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Russian athletes must be allowed to compete

Posted: 2/3/2022

With barely a day until the start of the 2022 Paralympic Games, it's just not fair to ban the athletes from Russia and Belarus.

An International Olympic Committee resolution on Monday called on all sporting organisations to remove Russian and Belarusian athletes and officials from international competition. But the resolution came with an exception to allow them to compete as neutral athletes. This measure is already in place (because of sanction imposed around doping violation) and you would have seen athletes from ROC (Russian Olympic Committee) at the Olympics.

Since the resolution was made, numerous organisations, including Paralympics GB and Canada, have called for Russia and Belarus to be banned from the Games entirely. I am not convinced that is the right direction to take.

Just like everyone else who will take to the slopes, the tracks and the rinks over the next couple of weeks, the athletes from Russia and Belarus have worked so hard for so long to win their place on the biggest sporting stage for athletes with a disability. This is their chance to compete at the top level of their sport and I just don't think it is fair to rob them of that opportunity. 

Any suggestion that the Paralympic or Olympic Games is separate from politics is farcical nowadays but we should at least try to protect each individual athlete's right to compete in an event that comes around only once every four years.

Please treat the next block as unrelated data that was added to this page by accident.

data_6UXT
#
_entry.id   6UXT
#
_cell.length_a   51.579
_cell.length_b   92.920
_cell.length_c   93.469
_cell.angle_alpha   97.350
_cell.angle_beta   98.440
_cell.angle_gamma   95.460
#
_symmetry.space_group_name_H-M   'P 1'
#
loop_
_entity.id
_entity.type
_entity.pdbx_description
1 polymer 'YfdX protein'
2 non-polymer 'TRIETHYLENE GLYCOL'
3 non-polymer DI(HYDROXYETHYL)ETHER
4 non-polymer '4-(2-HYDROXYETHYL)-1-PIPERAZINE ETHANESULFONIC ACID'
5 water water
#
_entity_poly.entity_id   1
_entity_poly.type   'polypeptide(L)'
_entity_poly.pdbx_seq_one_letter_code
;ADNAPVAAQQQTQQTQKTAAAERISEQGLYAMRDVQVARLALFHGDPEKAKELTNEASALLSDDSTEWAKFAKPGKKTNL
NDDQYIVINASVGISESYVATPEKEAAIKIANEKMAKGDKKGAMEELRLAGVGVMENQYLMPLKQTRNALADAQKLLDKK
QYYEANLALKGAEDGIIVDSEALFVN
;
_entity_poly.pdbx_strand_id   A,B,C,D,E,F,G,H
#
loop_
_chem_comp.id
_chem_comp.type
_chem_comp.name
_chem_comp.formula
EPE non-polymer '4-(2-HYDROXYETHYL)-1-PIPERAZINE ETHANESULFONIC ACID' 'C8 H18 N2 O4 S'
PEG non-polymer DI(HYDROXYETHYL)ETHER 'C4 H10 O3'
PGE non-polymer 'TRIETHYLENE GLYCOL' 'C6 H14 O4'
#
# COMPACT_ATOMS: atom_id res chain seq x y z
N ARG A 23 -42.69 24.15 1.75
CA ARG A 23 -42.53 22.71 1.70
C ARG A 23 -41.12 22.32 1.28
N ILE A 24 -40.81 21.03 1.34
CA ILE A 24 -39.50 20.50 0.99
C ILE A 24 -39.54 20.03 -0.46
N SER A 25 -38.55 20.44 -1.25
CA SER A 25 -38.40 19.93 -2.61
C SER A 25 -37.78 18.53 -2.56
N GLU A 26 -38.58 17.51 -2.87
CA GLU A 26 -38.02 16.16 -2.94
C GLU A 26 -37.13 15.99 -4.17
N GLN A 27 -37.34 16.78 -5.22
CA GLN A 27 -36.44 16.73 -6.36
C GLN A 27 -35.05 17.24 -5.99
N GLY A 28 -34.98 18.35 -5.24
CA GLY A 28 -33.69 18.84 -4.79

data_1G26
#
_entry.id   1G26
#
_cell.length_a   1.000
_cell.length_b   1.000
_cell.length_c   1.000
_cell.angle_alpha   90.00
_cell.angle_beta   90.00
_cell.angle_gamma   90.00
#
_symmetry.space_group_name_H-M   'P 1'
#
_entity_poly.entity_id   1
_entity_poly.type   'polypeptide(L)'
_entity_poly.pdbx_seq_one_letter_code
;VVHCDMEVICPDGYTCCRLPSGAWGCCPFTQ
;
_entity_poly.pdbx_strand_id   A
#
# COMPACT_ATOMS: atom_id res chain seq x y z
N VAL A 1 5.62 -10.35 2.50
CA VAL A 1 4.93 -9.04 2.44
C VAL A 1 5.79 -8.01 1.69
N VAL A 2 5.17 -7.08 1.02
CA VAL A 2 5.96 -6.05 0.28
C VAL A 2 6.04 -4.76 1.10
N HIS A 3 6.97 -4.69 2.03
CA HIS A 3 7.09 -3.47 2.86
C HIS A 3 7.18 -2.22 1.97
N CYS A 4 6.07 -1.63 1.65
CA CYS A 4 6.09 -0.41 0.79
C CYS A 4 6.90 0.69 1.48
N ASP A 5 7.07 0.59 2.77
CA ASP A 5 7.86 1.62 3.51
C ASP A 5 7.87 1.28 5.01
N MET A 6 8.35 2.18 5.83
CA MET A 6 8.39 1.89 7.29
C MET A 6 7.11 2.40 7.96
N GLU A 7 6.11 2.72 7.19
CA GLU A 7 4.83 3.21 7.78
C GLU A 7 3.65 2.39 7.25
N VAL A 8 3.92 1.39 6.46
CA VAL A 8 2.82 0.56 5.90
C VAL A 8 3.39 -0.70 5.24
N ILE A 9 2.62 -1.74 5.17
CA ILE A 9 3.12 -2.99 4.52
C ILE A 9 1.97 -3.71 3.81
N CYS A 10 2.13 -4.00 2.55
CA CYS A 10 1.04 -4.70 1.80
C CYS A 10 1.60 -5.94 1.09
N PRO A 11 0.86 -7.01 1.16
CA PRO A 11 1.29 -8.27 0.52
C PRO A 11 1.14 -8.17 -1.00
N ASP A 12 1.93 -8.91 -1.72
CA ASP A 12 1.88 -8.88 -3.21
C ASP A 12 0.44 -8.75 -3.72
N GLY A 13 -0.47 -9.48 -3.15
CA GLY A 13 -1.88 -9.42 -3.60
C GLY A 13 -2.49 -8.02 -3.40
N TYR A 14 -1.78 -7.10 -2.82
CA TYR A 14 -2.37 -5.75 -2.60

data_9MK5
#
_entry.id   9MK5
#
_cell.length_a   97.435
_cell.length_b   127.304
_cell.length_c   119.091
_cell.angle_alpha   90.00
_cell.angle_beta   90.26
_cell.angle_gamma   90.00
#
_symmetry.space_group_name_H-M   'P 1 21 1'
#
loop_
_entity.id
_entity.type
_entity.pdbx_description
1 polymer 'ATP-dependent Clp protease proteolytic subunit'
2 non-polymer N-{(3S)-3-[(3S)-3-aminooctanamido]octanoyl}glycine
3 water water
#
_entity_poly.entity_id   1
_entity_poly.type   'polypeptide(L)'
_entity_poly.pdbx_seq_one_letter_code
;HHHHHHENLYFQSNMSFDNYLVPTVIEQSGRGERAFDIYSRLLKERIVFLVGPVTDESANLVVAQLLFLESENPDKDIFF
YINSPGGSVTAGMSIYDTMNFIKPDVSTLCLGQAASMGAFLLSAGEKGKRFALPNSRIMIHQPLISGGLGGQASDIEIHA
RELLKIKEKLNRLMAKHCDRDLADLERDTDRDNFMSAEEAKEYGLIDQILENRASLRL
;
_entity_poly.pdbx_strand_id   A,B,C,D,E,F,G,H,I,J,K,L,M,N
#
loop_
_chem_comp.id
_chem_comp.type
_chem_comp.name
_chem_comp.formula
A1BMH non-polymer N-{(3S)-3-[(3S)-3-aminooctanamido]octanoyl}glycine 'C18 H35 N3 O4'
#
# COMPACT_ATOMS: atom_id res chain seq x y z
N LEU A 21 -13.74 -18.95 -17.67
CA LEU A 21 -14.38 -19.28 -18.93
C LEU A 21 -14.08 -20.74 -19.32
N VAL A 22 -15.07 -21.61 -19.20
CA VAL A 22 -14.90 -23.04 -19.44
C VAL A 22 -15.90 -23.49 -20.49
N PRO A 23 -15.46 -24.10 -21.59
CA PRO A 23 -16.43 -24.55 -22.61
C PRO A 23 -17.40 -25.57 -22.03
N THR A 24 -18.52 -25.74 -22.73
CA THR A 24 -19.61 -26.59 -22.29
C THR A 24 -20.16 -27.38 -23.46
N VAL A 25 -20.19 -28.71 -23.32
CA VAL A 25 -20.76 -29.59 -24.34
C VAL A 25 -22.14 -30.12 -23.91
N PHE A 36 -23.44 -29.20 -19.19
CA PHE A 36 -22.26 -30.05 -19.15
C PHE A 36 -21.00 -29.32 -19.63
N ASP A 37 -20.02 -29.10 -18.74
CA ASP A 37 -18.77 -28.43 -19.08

I was so stoked to see the photos of the Ukrainian winter team as they departed for China. Just getting them safely out of the country must have been a mammoth task and I take my hat off to the administrators - no doubt all over the world - who made that happen. I am sure they moved mountains to get the team to Beijing and quite rightly so.

But, while we support the human rights of Ukrainian athletes to play and participate in sport, we must also afford the Russian and Belarussian athletes the same rights and privileges. How can we respect the rights of one group while simultaneously removing the rights of the other?

If I know anything at all about elite sport (and I know a bit) those Russian and Belarusian athletes have just finished a five month on-snow training block. They're likely to have given up study or work and paid for much of it out of their own pockets. For some, their income for the next four years rests with them not just competing but performing well in Beijing. 

I can promise that they, just like all the other athletes, will have been so focussed on training, competing and qualifying for the Paralympic Games that they barely looked at the news until a few days ago.. but I bet they're paying attention now!

Most of them are already on the ground in Beijing, making final preparations, training on the hills, getting ready for the Opening Ceremony and hoping they will get the chance to compete. If a Russian athlete performs well enough to win a medal, they won't wear their country's name on their jacket during the ceremony or hear their national anthem.  

I think that is penalty enough for the innocent bystanders in a cruel war waged by a crazy meglamaniac who just happens to be the leader of their country. It might be possible for a rich tennis player to sit out a few tournaments or a soccer player with a lucrative contract with an English football club to publicly denounce the regime but the same cannot be said for most Paralympic athletes.

Although I am all for harsh sanctions on Russia, I want those sanctions to be effective, meaningful and to target the right people. Instead of banning and excluding the winter athletes from Belarus and Russia, let's welcome them, talk to them and listen to them. Let's do what Putin cannot... meet our fellow human beings as equals and leave the war-mongering for the sport arena.

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